Cannabis Patient Care - December 2021

Cannabis Patient Care December 2021

Issue link:

Contents of this Issue


Page 10 of 39

11 december 2021 | cannabis patient care research focus an association between the event and that context. In other words, the PTSD is "anchored" to that context, and, thereafter, whenever those same sights, sounds, or smells reappear, they trigger flashbacks of the event, together with the associated fear. This phenomenon is called fear conditioning. Most people who are conditioned by a certain trigger will eventually become deconditioned, that is, experience fear extinction. Extinction generally occurs when the trigger appears often enough in the absence of the event that initially caused the fear conditioning. Unfortunately, many people who suffer from PTSD are unable to achieve fear extinction. Forms of behavioral therapy may help decondition fear in those who suffer from PTSD, but these therapies are often not fully effective in bringing long-term relief (5). Experiencing fear, fear conditioning, and fear extinction all take place in a region of the brain called the amygdala, which is responsible for acquiring, storing, and forgetting memories. People who suffer from PTSD develop "hyperactivity of the amygdala." Researchers have also shown that the amygdala contains ECS receptors and that those ECS receptors are less active in people who sufferer from PTSD (5,8–10,13,14). This un- deractivity of the ECS in the amygdala of people with PTSD suggests that cannabis should be effective in helping victims extinguish fear associated with traumatic memories. In sum, PTSD victims have been conditioned to associate a particular trigger with the memory of an event, together with the fear experienced during that event. This activity takes place in the brain's amygdala, where ECS activity has been shown to occur, but is lacking in PTSD victims. As such, canna- bis may help enhance ECS activity in the amygdala and extin- guish the fear associated with the trigger. Flashbacks Even if cannabis can help people who suffer from PTSD to extinguish the fear associated with a trigger, the memory of the traumatic event often still remains to haunt the victim. Researchers have identified a specific region of the brain, the hippocampus, as being involved in memory learning, stor- age, and retrieval, and also as being overactive in sufferers of PTSD (8,10,13). Another function of the hippocampus is to ac- tively manage memory extinction, that is, the active pruning by the brain of "unnecessary" memories (15). So the region of the brain responsible for storing and retrieving memories is not only overactive in people with PTSD, but it is also unable to forget undesirable memories. At the same time, researchers have found ECS receptors in the hippocampus and have concluded that cannabis may help with the extinction of aversive memories in people who suffer from PTSD (7,8,11,14,16). Noteworthy is the fact that PTSD has been "persistent and resistant to pharmacological interventions," due to the lack of therapeutics to help with memory extinction (15). This suggests that cannabis may be a valuable new therapeutic that may very well bring new-found relief to PTSD patients. Sleep Disorders It is well-known that people with PTSD suffer from sleep prob- lems, in particular delayed onset of sleep and greater numbers of awakenings during the night (8). It has been shown that cannabis (specifically, THC) can help decrease REM sleep, the stage in which nightmares occur, while enhancing deep sleep, the regenerative and restorative stage of sleep (8,11). Cannabis should thus be able to help address sleep problems in people with PTSD. Stress and Anxiety Any threat to our physical or emotional well-being creates stress, which then triggers our primal fight-or-flight response. Our body's response to threats is moderated by the hypothalamic-pi- tuitary-adrenal (HPA) axis located in our central and periph- eral nervous systems (17). When we experience stress, the HPA secretes hormones that prepare our bodies to deal with those threats; for example, our heart rate and blood pressure both increase, while our digestive, reproductive, and immune system functioning decrease. Normally, hormones secreted by the HPA axis also serve as feedback mechanisms to shut down the stress response after the threat has passed. However, PTSD impairs the feedback mechanism, leading to constant states of arousal (18). Animal studies have shown that chronic stress is associated with low levels of a certain endocannabinoid that is produced within our bodies, called AEA. Among other functions, AEA helps to alleviate stress (9). Studies have also shown that in- creasing the levels of cannabinoids in our bodies leads to re- duction in levels of anxiety-promoting hormones, which then reduces anxiety (8,9). There is thus a clear mechanism for can- nabis to reduce stress and anxiety in patients with PTSD. Depression Depression is a common comorbidity associated with PTSD (6,8,10). Low levels of ECS activity have been associated with depression (10), and as mentioned, victims of PTSD tend to exhibit low levels of ECS activity. Next, researchers have also linked depression to low levels of serotonin, a neurotrans- mitter in the body (9); indeed, primar y treatments for de- pression, SSRIs, ser ve to increase levels of serotonin. Finally, researchers have shown that cannabinoids enhance sero- tonin levels in the body, thereby reducing symptoms of de- pressions (8,10). Taken together, the research thus suggests that cannabis can help address depression in PTSD suffers both directly, by increasing ECS activity in the body general- ly, as well as indirectly, by increasing serotonin activity. Clinical Studies on Cannabis for PTSD There have been a number of clinical studies of cannabis use for PTSD. One systematic review of clinical studies of cannabis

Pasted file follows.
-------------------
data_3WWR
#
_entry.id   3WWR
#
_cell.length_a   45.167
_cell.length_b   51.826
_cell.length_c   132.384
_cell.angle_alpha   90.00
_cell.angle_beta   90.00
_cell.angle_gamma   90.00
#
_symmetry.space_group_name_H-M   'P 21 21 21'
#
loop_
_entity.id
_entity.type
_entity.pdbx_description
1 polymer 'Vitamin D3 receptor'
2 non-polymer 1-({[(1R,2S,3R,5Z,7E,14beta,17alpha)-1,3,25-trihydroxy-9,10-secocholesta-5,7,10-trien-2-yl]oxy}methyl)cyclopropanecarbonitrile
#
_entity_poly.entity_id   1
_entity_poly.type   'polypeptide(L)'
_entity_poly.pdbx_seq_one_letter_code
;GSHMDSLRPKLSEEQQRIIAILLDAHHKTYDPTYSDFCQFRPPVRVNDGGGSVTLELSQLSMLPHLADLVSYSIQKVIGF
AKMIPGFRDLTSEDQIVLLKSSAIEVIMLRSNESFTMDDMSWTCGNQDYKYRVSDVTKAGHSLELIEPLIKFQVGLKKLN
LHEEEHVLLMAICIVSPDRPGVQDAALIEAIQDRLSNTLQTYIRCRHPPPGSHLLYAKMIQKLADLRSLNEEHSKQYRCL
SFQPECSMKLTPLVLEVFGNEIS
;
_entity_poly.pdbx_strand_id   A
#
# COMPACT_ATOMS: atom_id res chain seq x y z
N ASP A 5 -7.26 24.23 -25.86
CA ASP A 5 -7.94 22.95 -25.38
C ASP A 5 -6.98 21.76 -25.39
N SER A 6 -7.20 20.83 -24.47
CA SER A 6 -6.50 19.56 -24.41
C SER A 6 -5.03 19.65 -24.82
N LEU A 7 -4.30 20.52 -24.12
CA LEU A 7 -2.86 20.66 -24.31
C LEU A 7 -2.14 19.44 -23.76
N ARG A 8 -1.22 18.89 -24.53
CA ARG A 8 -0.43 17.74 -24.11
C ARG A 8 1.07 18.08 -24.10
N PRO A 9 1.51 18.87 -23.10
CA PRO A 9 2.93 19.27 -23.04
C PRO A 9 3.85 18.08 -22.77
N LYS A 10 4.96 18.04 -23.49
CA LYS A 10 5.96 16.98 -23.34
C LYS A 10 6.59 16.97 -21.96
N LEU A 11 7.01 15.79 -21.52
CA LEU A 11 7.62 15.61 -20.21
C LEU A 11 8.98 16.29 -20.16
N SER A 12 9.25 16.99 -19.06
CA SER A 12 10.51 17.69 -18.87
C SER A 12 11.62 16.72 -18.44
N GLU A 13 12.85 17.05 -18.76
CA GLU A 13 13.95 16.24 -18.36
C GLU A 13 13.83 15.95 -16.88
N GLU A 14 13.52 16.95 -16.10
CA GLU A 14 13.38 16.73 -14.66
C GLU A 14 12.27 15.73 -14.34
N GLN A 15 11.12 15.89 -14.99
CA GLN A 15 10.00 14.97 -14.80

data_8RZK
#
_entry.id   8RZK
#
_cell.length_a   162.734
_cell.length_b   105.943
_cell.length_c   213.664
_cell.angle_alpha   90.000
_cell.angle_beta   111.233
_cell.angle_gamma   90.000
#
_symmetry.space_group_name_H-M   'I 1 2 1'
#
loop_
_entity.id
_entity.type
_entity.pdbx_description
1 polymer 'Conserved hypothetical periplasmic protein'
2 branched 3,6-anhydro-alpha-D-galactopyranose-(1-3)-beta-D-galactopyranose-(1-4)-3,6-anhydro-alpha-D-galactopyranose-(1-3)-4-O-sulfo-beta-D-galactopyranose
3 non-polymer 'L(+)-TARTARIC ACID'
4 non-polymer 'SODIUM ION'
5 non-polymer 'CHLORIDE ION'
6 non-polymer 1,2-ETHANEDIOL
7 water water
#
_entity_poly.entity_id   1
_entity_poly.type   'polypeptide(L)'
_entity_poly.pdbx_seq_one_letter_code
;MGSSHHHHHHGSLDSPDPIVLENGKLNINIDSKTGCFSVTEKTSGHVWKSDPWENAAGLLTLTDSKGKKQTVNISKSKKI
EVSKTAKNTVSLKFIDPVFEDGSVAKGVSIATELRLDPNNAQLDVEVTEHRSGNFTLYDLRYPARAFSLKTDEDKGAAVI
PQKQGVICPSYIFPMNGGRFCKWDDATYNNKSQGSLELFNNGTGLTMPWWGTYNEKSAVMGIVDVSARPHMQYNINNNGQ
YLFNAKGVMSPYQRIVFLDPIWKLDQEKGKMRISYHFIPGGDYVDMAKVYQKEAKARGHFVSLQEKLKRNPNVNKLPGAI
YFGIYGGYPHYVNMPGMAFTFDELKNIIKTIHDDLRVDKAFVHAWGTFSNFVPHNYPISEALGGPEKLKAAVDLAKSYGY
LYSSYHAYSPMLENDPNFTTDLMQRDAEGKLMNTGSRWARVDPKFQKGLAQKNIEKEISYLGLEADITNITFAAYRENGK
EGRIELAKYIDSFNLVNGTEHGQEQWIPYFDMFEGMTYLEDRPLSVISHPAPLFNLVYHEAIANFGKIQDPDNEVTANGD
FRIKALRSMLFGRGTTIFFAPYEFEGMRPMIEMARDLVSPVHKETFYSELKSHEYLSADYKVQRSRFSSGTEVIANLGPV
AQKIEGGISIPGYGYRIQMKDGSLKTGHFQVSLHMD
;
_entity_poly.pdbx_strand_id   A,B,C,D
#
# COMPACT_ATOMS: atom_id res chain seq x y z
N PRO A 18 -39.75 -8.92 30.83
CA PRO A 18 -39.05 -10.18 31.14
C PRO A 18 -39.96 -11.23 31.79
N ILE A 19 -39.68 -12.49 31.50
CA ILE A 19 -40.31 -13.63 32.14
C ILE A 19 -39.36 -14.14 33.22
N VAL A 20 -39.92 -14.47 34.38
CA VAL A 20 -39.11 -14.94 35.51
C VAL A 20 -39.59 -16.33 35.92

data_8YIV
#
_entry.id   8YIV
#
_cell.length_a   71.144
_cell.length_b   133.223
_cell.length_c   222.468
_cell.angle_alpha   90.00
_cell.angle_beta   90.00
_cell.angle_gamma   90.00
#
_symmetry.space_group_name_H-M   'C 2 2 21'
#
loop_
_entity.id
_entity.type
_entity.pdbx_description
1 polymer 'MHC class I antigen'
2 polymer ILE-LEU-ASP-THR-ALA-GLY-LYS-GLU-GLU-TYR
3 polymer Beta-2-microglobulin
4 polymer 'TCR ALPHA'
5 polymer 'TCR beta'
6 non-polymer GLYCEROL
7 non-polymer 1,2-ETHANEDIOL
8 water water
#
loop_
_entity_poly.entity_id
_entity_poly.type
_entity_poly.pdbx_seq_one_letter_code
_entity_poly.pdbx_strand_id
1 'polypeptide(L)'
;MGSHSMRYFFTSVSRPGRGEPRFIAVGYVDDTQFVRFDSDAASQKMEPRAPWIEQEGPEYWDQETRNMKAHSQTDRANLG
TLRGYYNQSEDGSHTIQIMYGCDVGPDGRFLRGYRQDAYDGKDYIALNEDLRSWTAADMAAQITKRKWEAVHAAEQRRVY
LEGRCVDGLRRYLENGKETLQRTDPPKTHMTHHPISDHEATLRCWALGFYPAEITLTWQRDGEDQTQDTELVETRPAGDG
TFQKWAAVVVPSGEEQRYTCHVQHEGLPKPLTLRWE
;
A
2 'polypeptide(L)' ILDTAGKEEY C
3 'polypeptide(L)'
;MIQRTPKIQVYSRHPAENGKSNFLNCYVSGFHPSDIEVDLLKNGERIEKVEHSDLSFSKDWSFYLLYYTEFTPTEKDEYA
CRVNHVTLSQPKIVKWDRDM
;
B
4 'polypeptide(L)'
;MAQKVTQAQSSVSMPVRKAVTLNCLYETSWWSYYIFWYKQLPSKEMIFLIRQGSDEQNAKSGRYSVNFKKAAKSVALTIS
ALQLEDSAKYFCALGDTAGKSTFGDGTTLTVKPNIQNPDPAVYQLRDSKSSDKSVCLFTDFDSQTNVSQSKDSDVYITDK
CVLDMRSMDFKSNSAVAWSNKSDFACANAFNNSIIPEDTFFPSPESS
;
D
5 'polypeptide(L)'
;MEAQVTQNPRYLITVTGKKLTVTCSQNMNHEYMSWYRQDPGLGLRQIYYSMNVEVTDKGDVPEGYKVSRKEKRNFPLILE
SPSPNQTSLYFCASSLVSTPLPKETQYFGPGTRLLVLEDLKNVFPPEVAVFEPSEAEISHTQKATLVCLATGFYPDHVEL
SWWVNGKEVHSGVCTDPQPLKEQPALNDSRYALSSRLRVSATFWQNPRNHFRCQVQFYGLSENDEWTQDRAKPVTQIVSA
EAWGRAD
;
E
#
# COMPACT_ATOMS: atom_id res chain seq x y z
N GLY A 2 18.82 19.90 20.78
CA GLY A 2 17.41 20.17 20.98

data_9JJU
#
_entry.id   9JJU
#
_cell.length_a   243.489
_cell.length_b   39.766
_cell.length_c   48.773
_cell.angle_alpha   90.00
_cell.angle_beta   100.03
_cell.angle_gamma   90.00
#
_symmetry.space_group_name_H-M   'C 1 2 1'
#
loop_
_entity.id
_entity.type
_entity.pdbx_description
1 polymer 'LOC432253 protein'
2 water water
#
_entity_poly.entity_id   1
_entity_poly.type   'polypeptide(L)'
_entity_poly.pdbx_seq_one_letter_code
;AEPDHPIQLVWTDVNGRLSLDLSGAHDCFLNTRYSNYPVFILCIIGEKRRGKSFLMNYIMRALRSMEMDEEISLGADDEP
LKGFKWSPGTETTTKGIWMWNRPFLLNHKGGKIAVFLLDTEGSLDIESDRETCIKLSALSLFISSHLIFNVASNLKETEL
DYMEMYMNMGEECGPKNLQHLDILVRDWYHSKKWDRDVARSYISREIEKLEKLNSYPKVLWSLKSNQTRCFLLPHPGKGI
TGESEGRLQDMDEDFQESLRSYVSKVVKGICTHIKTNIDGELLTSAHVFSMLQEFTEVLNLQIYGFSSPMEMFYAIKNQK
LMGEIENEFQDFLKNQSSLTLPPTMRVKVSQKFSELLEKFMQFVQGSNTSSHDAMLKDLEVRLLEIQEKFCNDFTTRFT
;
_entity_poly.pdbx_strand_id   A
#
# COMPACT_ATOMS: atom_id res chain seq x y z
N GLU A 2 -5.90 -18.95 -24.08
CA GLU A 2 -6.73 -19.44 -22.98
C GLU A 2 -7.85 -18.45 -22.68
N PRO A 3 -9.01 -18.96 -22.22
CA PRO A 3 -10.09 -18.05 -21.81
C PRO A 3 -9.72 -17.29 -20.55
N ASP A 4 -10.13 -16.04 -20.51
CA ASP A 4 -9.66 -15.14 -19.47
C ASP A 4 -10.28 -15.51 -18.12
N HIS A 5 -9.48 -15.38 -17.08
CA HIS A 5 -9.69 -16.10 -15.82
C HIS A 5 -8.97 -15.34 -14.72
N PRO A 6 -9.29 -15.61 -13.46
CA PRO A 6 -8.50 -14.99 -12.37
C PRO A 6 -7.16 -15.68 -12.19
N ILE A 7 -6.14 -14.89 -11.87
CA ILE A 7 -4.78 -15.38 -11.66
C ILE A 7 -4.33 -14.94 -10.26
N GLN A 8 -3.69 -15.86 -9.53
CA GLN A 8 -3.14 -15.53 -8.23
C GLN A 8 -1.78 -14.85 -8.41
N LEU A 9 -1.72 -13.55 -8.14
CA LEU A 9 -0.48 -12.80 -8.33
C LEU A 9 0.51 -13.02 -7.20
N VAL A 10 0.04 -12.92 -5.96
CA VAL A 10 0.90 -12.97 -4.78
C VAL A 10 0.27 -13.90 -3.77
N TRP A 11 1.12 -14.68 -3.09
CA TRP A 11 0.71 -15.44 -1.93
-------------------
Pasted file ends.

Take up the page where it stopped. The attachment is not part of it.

Articles in this issue

Links on this page

view archives of Cannabis Patient Care - December 2021 - Cannabis Patient Care December 2021